One of the best and probably most cherished habits I have developed is the ritual of waking up early to read and sometimes write for an hour or so over a coffee. Getting up super early isn’t always realistic to most of us — but could you get up just 30 minutes earlier than you already do? Could you cut your scrolling time and replace it with reading time in the evenings? Why not listen to podcasts while you commute? If you believe you just don’t have the time to read…I implore you to take a closer look at your typical day. Put simply, there is always time. When I made reading a priority, it became relatively easy to fit in. 10 minutes here and there begins to add up.
Tips to make it a habit.
· Schedule reading times into your normal plan for the day. · Pledge to read 5, 10 or 20 pages a day. Divide it up if you have to. · Always have a book with you. It can be on your phone/kindle, an audiobook or just a regular book in arms reach. · Spend some time researching what books you want to read and choose 1-2 for each month. I get ideas from listening to podcasts, reading articles or talking with friends. · Join a book club of some sort or even just get a friend to be ‘book pals’ with. That way you can discuss the book when you’re finished too.
The books below include themes such as mindfulness, health and wellness, self-love, entrepreneurship, creativity, performance, productivity and forming habits. I have read all of these books and can say unequivocally that they have had a positive effect on my life: be it in differing volumes and ways.
The Monk Who Sold His Ferrari: A Fable About Fulfilling Your Dreams & Reaching Your Destiny by Robin Sharma This has to be one of my all-time favourites. I own a copy and refer back to it often and it has many pencilled notes!
The book is centred around an interesting one-night conversation between two men, who used to be colleagues but now lead very different lives. “You are what you think about all day long. You are also what you say to yourself all day long. If you say that you are old and tired, this mantra will be manifested in your external reality. If you say you are weak and lack enthusiasm, this too will be the nature of your world. But if you say that you are healthy, dynamic and fully alive, your life will be transformed. Words have remarkable power.” ― Robin S. Sharma, Daily Inspiration from The Monk Who Sold His Ferrari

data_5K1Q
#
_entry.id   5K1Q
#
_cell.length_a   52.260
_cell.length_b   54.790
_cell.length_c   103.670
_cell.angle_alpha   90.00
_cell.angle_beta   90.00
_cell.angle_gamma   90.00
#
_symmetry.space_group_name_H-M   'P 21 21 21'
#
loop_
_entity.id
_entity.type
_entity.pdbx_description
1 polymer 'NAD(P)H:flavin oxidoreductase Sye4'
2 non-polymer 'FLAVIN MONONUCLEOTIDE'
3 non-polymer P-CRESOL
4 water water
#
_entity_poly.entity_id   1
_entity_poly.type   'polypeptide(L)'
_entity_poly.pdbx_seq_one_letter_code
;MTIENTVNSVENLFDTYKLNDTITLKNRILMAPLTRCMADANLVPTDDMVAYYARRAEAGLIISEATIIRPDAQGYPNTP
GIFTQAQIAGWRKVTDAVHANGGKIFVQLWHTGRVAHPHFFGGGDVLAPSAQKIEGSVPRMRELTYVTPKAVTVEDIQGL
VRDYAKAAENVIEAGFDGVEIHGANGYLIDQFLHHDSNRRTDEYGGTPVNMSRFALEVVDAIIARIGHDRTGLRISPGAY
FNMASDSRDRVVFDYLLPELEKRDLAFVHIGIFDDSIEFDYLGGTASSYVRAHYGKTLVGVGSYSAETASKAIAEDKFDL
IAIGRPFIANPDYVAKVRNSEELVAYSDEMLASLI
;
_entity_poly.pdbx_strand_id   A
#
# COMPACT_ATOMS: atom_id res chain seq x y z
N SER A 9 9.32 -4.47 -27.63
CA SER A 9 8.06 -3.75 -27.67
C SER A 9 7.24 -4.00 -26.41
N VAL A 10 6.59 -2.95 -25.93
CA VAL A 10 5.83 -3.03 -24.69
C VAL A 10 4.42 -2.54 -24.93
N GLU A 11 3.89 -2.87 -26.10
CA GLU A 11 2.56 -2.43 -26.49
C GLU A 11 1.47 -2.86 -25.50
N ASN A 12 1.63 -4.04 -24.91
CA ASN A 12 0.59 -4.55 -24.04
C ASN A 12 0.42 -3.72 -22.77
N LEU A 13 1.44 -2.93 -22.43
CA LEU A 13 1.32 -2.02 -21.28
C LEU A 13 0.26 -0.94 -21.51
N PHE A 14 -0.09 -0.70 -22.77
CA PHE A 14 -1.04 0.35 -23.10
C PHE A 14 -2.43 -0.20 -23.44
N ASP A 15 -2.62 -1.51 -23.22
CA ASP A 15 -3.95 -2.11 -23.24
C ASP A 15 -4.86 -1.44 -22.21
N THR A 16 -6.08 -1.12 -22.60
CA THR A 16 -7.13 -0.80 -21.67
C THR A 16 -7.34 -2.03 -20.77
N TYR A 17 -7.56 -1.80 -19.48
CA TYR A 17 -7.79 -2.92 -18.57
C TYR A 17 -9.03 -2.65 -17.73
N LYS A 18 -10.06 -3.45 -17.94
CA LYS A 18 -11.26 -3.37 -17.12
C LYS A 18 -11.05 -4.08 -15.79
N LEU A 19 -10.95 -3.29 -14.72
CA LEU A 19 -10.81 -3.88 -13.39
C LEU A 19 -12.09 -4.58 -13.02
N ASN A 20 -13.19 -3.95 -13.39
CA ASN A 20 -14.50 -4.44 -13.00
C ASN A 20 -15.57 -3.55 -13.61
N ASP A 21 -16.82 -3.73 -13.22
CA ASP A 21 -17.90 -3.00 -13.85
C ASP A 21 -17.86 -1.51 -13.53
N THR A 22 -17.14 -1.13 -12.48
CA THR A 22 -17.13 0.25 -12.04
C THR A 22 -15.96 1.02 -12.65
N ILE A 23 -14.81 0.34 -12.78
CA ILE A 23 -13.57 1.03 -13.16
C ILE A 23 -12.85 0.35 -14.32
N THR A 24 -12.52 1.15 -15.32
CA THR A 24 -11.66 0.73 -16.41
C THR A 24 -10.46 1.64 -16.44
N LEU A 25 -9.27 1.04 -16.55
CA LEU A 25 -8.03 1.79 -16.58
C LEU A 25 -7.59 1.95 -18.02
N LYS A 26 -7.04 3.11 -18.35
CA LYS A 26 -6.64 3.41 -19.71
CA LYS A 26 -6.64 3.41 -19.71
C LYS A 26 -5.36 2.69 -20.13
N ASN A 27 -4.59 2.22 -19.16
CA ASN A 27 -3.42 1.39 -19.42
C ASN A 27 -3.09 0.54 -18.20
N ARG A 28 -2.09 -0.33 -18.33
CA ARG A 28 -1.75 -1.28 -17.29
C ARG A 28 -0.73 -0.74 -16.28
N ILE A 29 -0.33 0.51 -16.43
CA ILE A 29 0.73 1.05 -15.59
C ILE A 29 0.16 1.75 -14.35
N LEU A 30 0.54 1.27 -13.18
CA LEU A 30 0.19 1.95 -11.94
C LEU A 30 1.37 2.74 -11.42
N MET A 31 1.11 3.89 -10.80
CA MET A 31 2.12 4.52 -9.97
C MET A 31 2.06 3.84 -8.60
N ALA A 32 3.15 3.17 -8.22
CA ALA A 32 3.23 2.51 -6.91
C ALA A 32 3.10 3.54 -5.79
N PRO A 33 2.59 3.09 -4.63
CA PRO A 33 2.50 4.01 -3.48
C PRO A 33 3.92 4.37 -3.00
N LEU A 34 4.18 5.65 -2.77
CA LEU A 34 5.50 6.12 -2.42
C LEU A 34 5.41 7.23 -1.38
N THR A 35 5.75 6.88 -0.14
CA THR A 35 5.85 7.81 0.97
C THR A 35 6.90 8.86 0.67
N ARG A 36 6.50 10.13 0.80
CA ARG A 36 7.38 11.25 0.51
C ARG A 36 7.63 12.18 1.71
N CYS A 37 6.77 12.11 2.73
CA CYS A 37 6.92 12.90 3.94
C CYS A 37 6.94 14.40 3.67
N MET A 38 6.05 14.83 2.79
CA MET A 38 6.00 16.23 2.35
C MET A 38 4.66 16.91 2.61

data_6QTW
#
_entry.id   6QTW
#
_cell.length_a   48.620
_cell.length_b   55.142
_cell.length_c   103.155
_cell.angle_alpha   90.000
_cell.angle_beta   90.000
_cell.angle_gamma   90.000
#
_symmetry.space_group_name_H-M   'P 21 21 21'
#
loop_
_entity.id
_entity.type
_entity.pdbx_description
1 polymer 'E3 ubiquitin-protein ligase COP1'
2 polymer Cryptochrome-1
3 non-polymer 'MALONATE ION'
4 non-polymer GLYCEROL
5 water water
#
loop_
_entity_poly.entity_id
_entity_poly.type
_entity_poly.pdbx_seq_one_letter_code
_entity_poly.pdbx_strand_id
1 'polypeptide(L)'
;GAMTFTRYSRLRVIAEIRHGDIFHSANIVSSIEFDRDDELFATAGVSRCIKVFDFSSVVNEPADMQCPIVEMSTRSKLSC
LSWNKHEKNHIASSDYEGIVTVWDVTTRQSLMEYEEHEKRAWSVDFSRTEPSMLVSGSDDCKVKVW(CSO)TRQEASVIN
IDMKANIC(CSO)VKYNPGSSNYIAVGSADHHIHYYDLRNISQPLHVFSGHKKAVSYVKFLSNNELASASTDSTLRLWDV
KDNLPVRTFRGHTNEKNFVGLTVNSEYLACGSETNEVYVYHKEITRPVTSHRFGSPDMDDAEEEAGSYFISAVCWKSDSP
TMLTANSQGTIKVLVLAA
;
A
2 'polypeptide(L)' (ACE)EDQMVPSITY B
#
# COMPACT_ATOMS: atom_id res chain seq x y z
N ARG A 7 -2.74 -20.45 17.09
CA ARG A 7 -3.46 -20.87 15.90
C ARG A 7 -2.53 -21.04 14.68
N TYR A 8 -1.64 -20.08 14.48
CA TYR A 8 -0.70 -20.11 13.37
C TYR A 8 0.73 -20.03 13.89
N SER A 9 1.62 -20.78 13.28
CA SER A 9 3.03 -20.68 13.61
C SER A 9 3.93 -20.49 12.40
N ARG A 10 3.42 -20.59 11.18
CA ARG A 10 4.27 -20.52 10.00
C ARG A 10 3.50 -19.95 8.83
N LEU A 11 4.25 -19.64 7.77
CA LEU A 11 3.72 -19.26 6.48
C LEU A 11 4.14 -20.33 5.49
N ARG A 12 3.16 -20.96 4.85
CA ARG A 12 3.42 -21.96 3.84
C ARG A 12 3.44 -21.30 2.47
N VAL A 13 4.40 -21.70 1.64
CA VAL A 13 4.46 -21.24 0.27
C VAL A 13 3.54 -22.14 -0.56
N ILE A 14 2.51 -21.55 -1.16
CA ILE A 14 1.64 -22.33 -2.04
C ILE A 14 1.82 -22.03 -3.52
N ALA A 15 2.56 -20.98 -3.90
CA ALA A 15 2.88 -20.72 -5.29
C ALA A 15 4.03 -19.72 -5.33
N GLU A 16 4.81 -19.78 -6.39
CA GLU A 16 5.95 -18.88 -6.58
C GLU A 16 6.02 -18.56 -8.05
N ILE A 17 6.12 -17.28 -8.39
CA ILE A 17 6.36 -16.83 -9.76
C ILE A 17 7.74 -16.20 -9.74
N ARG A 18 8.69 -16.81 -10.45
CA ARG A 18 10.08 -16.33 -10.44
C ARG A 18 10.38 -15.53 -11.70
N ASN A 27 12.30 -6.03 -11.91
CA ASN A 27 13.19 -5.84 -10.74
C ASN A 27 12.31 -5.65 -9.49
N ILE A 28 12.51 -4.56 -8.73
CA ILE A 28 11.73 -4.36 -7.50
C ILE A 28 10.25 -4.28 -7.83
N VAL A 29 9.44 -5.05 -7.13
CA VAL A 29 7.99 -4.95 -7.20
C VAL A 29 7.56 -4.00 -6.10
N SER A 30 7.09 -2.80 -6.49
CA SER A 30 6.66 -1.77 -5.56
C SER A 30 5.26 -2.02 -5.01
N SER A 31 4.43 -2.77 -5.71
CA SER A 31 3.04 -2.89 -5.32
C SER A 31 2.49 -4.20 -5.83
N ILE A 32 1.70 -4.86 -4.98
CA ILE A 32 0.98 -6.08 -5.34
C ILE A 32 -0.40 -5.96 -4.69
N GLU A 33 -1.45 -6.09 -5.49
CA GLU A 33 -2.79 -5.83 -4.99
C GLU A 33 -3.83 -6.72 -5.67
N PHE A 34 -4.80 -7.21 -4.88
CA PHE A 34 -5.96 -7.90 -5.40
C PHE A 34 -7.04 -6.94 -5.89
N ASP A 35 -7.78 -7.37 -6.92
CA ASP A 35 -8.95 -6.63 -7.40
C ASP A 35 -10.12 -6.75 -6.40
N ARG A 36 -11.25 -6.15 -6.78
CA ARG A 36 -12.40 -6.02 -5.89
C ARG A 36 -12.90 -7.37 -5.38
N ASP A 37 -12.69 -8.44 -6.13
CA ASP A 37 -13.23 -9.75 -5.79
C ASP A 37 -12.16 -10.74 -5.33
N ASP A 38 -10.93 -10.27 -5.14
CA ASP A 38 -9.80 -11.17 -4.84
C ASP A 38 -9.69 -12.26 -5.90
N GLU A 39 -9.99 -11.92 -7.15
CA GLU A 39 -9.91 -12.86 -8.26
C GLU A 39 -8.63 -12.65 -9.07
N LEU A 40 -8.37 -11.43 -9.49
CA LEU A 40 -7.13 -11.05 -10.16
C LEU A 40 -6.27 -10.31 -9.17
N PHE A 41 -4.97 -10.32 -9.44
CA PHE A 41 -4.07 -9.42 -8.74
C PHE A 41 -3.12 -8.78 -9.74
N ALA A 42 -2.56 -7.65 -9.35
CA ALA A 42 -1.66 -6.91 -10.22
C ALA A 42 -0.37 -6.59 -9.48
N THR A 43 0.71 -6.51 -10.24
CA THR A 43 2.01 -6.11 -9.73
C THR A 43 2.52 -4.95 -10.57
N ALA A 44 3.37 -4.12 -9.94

The War of Art: Break through Creative Blocks and Win Your Inner Creative Battles by Steven Pressfield An incredibly succinct, engaging, and practical guide for succeeding in any creative sphere. The War of Art is nothing less than medicine for the soul. The author, Steven Pressfield, identifies an internal foe that every one of us has to face, outlines a plan to conquer this internal enemy, and pinpoints how to achieve the greatest success once you have become aware of what he calls ‘resistance’. This book single handily shows the reader the absolute determination needed to pinpoint and furthermore overcome the obstacles of ambition. Effectively showing how one can reach the pinnacle of creative discipline.